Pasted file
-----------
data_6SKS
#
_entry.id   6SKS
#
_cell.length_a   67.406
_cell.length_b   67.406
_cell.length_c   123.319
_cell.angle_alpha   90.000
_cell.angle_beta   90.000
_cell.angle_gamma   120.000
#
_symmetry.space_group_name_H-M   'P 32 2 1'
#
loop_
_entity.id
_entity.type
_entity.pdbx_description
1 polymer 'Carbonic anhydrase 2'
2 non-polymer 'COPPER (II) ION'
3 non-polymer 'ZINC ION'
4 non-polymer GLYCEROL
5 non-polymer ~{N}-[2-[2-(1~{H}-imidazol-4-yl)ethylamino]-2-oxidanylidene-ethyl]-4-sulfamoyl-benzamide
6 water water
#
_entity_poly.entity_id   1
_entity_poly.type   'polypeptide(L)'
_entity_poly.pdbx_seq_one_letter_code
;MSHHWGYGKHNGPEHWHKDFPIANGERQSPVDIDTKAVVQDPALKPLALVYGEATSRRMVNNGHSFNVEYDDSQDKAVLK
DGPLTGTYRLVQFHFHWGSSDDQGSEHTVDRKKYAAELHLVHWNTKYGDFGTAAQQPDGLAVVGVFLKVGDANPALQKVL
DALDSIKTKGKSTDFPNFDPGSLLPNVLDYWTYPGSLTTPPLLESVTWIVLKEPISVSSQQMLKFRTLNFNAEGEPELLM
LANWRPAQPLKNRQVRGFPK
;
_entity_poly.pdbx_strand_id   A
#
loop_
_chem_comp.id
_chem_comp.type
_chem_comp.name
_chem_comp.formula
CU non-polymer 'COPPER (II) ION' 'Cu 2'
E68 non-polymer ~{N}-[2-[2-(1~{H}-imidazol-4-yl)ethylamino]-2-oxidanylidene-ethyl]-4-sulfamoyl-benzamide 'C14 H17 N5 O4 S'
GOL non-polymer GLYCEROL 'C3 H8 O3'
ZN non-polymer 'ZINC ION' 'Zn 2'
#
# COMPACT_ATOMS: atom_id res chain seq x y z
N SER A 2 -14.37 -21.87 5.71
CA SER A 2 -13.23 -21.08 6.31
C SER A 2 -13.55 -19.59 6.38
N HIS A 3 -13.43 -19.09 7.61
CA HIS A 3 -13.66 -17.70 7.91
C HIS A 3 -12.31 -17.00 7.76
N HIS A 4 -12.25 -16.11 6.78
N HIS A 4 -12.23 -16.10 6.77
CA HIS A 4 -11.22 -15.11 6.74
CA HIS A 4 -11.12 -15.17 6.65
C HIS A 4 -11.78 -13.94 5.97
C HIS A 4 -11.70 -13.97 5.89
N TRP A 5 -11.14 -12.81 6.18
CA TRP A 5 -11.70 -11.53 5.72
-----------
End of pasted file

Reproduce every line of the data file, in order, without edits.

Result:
data_6SKS
#
_entry.id   6SKS
#
_cell.length_a   67.406
_cell.length_b   67.406
_cell.length_c   123.319
_cell.angle_alpha   90.000
_cell.angle_beta   90.000
_cell.angle_gamma   120.000
#
_symmetry.space_group_name_H-M   'P 32 2 1'
#
loop_
_entity.id
_entity.type
_entity.pdbx_description
1 polymer 'Carbonic anhydrase 2'
2 non-polymer 'COPPER (II) ION'
3 non-polymer 'ZINC ION'
4 non-polymer GLYCEROL
5 non-polymer ~{N}-[2-[2-(1~{H}-imidazol-4-yl)ethylamino]-2-oxidanylidene-ethyl]-4-sulfamoyl-benzamide
6 water water
#
_entity_poly.entity_id   1
_entity_poly.type   'polypeptide(L)'
_entity_poly.pdbx_seq_one_letter_code
;MSHHWGYGKHNGPEHWHKDFPIANGERQSPVDIDTKAVVQDPALKPLALVYGEATSRRMVNNGHSFNVEYDDSQDKAVLK
DGPLTGTYRLVQFHFHWGSSDDQGSEHTVDRKKYAAELHLVHWNTKYGDFGTAAQQPDGLAVVGVFLKVGDANPALQKVL
DALDSIKTKGKSTDFPNFDPGSLLPNVLDYWTYPGSLTTPPLLESVTWIVLKEPISVSSQQMLKFRTLNFNAEGEPELLM
LANWRPAQPLKNRQVRGFPK
;
_entity_poly.pdbx_strand_id   A
#
loop_
_chem_comp.id
_chem_comp.type
_chem_comp.name
_chem_comp.formula
CU non-polymer 'COPPER (II) ION' 'Cu 2'
E68 non-polymer ~{N}-[2-[2-(1~{H}-imidazol-4-yl)ethylamino]-2-oxidanylidene-ethyl]-4-sulfamoyl-benzamide 'C14 H17 N5 O4 S'
GOL non-polymer GLYCEROL 'C3 H8 O3'
ZN non-polymer 'ZINC ION' 'Zn 2'
#
# COMPACT_ATOMS: atom_id res chain seq x y z
N SER A 2 -14.37 -21.87 5.71
CA SER A 2 -13.23 -21.08 6.31
C SER A 2 -13.55 -19.59 6.38
N HIS A 3 -13.43 -19.09 7.61
CA HIS A 3 -13.66 -17.70 7.91
C HIS A 3 -12.31 -17.00 7.76
N HIS A 4 -12.25 -16.11 6.78
N HIS A 4 -12.23 -16.10 6.77
CA HIS A 4 -11.22 -15.11 6.74
CA HIS A 4 -11.12 -15.17 6.65
C HIS A 4 -11.78 -13.94 5.97
C HIS A 4 -11.70 -13.97 5.89
N TRP A 5 -11.14 -12.81 6.18
CA TRP A 5 -11.70 -11.53 5.72